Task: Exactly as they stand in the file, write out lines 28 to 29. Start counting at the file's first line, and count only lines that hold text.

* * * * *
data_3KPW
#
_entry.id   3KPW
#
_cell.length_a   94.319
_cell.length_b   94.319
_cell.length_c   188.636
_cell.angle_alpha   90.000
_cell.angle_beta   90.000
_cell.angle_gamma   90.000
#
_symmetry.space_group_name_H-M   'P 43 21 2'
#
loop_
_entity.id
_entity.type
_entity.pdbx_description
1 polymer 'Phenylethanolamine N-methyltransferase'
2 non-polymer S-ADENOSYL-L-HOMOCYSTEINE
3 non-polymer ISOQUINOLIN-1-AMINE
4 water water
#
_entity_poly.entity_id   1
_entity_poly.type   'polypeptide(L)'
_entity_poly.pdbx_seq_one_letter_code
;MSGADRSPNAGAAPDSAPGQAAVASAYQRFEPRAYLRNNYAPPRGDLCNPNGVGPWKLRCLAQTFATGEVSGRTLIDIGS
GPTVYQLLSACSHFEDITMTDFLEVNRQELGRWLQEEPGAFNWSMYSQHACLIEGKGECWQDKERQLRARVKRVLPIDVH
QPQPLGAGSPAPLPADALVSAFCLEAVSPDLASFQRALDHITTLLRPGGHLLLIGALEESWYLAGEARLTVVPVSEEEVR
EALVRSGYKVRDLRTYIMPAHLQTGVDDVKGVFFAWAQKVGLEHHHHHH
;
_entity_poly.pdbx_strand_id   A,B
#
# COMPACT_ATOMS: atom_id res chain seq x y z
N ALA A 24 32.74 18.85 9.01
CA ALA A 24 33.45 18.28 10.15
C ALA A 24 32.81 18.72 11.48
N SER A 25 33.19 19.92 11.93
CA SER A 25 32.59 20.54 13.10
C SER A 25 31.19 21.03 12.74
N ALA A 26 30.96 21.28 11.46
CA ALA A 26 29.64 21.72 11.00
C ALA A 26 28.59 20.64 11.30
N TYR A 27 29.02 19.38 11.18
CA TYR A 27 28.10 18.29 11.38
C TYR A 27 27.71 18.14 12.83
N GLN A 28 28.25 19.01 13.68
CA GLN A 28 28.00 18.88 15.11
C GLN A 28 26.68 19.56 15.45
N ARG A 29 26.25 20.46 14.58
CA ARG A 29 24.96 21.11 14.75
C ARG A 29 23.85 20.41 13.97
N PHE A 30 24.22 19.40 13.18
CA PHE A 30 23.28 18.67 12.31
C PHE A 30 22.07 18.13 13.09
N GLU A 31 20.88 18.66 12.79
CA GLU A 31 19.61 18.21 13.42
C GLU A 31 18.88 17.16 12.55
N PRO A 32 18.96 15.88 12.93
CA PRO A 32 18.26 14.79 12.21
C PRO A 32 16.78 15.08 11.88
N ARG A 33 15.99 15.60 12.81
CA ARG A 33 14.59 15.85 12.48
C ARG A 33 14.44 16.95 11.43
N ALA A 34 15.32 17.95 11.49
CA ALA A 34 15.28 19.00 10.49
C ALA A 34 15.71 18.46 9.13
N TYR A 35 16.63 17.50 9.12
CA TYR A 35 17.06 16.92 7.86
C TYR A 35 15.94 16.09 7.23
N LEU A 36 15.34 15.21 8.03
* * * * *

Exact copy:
QPQPLGAGSPAPLPADALVSAFCLEAVSPDLASFQRALDHITTLLRPGGHLLLIGALEESWYLAGEARLTVVPVSEEEVR
EALVRSGYKVRDLRTYIMPAHLQTGVDDVKGVFFAWAQKVGLEHHHHHH